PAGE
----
That’s just it straight out of the box — Meletrix seems to encourage you to customize its insides to dial it in exactly to your preferences. There are tools inside the box to open the keyboard up, so that you can swap out the various layers of padding that lie beneath the keys so that you can change the way the keyboard feels to type, or change its sound signature. You can even change out the switches, although you’re probably buying this prebuilt option because of its fancy Gateron magnetic switches.

There are tools inside the box to open the keyboard up, so that you can swap out the various layers of padding that lie beneath the keys.

Meletrix’s reputation for incredible typing experiences is not forgotten with the Boog75. Where so many gaming keyboards forgo comfortable typing, this board still manages to feel like you could type away on it for hour after hour. (And I do. Frequently.)

Bear in mind that the typing angle is locked, however. If you like to be able to change the angle you type at then you’ll either want a book to lean it on, or a different keyboard like the NuPhy Halo 75. This is generally expected amongst custom mechanical keyboards of this type, layout, and price, but it’s worth mentioning nonetheless.

Boog75: Competition

Zoom 75 Meletrix keyboard

(Image credit: Future)

Magnetic key switch prebuilt keyboard-wise, there’s little to rival the Boog75. If you want to stick some magnetic switches in another keyboard, however, then there are more options. For Mac users, you’ll want to grab a kit like the Zoom75 and a packet of switches and make one that way. You’ll get that Meletrix quality, as well as a Mac mode.

There’s the Gem80 from NuPhy as well, which lets you choose your own switches. That will cost less than the Boog75, although you might miss the more conventional keyboard shape of Meletrix’s offering. When ranked amongst the best mechanical keyboards for Mac, there are other options that you should consider over the Boog75, that much is certain.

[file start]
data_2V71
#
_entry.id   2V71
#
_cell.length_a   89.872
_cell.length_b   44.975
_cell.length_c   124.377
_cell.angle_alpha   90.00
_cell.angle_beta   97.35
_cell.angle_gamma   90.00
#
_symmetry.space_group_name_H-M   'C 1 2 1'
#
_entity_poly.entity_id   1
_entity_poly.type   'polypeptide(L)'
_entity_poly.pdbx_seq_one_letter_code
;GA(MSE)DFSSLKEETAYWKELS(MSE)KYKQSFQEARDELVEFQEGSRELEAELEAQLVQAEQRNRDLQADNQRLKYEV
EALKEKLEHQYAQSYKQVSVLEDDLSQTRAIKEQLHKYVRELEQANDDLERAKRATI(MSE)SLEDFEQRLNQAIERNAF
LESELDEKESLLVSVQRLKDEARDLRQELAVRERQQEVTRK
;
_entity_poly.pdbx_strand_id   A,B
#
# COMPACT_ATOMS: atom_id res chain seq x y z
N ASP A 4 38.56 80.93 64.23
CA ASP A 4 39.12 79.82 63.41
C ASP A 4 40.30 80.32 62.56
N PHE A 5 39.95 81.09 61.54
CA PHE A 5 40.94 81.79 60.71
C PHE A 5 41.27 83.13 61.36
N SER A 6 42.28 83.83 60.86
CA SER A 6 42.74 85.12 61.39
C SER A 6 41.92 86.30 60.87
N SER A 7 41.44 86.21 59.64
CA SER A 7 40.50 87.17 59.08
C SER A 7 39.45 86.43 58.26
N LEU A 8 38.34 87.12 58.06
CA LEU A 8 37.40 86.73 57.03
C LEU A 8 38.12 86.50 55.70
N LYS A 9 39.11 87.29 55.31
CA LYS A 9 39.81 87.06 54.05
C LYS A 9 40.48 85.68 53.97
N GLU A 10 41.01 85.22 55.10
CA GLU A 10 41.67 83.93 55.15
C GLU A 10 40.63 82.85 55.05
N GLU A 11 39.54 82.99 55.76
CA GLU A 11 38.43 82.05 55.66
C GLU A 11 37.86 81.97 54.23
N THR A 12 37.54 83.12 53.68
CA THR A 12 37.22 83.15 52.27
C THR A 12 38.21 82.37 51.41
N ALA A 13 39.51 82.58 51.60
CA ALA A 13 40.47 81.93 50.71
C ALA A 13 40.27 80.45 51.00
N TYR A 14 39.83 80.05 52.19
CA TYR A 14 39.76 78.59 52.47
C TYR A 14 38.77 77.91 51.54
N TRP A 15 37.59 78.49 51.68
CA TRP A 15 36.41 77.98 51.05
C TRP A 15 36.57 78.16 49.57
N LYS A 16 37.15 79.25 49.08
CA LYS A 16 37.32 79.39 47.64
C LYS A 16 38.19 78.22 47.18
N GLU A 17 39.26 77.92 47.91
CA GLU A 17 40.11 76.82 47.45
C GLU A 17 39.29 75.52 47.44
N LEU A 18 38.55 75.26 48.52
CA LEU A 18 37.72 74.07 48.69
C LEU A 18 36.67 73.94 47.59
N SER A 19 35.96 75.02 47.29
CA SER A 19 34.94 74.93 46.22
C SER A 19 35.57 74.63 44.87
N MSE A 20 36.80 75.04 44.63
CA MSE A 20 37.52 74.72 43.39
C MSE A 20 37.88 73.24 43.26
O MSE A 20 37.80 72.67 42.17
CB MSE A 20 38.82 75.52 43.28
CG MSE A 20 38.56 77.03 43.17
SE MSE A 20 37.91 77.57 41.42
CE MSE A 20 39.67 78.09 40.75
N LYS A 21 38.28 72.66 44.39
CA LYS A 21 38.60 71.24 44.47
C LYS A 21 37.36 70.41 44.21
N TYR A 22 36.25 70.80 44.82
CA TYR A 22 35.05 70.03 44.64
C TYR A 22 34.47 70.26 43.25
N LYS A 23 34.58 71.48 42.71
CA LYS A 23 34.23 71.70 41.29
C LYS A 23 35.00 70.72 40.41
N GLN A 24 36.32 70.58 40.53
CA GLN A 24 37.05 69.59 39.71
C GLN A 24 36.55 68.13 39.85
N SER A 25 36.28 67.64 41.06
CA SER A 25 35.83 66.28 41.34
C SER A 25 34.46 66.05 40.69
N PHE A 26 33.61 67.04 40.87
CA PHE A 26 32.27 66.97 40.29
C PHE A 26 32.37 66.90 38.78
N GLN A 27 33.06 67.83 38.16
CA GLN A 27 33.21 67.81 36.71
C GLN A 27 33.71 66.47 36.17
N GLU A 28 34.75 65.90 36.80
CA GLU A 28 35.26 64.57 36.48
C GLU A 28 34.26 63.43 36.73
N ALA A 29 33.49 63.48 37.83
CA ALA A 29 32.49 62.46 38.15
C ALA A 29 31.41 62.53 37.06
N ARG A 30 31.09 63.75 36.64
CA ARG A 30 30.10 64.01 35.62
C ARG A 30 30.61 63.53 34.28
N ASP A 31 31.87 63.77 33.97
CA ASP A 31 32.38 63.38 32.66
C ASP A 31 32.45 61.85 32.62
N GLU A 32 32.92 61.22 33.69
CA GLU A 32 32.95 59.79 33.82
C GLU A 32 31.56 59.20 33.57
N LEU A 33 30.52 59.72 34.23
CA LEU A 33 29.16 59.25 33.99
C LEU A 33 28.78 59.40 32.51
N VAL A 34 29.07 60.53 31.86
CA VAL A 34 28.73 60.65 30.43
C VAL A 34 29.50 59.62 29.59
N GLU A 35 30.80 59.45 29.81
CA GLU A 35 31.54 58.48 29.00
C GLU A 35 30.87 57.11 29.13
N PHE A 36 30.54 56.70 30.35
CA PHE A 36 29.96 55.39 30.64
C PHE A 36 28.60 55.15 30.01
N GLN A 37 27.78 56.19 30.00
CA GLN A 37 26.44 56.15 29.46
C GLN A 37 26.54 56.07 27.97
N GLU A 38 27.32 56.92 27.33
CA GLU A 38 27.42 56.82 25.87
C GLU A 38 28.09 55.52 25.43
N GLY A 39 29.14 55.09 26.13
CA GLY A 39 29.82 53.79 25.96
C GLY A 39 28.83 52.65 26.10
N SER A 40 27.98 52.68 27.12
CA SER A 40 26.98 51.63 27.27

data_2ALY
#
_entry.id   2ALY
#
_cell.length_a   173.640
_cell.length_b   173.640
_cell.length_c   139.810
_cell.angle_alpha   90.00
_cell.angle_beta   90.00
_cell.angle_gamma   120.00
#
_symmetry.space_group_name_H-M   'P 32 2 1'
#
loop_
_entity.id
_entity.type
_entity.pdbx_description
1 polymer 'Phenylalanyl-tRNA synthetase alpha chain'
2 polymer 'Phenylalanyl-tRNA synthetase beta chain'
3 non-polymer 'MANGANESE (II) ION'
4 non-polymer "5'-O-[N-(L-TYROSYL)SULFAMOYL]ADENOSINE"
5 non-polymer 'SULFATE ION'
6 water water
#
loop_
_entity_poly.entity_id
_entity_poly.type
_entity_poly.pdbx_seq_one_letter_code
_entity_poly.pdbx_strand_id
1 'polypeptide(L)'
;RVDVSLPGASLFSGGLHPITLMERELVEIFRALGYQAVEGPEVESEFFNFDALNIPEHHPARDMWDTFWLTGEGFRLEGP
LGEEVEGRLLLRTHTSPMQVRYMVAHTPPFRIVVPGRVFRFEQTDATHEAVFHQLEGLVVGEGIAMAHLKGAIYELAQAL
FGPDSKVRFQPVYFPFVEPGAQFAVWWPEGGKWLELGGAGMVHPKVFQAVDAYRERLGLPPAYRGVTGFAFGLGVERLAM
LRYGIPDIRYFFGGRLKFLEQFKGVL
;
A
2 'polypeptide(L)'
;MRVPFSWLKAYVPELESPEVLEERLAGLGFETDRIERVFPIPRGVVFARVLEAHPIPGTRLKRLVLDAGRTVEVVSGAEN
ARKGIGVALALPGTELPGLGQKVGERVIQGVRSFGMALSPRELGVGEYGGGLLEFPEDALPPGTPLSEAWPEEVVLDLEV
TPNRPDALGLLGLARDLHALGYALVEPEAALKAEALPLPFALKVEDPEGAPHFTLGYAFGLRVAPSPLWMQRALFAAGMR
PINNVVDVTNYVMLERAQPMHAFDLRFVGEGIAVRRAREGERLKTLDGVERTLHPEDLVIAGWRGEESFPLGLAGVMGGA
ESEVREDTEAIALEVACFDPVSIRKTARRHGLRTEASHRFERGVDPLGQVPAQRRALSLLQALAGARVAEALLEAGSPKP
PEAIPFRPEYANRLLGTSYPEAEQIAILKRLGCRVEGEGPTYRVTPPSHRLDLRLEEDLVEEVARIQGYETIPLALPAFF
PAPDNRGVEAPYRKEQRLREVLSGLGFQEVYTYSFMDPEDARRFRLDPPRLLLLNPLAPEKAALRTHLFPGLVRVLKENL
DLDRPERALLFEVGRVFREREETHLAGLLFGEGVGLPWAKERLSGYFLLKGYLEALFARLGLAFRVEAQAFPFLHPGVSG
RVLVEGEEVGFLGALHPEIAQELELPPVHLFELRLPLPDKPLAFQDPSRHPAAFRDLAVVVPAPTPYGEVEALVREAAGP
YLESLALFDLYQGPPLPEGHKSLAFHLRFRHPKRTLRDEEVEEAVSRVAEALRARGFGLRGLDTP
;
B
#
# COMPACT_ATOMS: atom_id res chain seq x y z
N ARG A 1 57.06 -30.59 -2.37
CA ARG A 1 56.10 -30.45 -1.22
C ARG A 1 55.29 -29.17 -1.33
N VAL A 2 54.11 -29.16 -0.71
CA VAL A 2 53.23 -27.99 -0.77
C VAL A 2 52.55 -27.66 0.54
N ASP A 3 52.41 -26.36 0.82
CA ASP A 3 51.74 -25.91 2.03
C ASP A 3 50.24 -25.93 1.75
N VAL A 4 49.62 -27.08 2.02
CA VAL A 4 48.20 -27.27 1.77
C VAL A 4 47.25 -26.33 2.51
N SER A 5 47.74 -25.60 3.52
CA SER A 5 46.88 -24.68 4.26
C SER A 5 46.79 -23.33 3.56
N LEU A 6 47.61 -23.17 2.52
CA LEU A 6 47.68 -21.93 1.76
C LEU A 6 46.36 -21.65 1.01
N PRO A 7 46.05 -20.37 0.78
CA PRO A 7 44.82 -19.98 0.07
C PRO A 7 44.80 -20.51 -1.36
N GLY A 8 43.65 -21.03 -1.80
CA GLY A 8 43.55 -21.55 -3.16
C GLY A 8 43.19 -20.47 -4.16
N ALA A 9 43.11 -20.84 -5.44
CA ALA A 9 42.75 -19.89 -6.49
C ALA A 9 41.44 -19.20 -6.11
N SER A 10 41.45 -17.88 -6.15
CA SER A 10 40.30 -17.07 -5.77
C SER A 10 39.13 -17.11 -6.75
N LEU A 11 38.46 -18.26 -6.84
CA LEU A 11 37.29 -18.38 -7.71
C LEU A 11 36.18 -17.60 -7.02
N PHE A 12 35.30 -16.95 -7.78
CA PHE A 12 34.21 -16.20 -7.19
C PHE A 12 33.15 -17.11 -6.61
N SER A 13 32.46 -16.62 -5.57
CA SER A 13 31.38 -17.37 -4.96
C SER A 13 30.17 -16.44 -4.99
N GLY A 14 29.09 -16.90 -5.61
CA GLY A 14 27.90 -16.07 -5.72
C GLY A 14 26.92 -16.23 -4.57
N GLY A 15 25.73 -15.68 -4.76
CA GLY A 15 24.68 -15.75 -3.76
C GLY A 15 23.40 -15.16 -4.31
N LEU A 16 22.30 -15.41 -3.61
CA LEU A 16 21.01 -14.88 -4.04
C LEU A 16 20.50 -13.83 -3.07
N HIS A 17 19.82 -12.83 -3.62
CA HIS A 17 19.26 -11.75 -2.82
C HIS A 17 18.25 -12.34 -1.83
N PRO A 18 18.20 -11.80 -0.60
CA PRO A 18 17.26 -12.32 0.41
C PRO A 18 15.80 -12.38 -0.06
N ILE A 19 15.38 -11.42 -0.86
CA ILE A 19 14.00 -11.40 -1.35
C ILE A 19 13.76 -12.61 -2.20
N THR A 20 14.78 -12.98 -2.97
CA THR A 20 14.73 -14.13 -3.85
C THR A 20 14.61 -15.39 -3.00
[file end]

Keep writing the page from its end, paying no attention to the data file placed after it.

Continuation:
Boog75: Should you buy this?

You should buy this if…

  • You want to try something new
  • You want a heavy, well-built board
  • You’re a big gamer

You shouldn’t buy this if…

  • You want to easily customize it on your computer
  • You want a Mac mode
  • You want something portable

Boog75: Verdict

The Boog75 is a lovely keyboard. Typing on it feels great, and the magnetic key switches are a great option if you’re looking for something to game on. As a gaming keyboard, there’s little better than this heavy-metal Meletrix board.

If you’re a Mac user, however, you’ll want to look elsewhere. The lack of a Mac mode is going to hinder you and your years of muscle memory while typing, and the fact that I couldn’t get the customization software to change the keybindings makes me wary of recommending it wholeheartedly to Mac users. Make no mistake, the Boog75 is excellent, but it trips up in some key areas.

Tammy Rogers
Senior Staff Writer

As iMore's Senior Staff writer, Tammy uses her background in audio and Masters in screenwriting to pen engaging product reviews and informative buying guides. The resident audiophile (or audio weirdo), she's got an eye for detail and a love of top-quality sound. Apple is her bread and butter, with attention on HomeKit and Apple iPhone and Mac hardware. You won't find her far away from a keyboard even outside of working at iMore – in her spare time, she spends her free time writing feature-length and TV screenplays. Also known to enjoy driving digital cars around virtual circuits, to varying degrees of success. Just don't ask her about AirPods Max - you probably won't like her answer.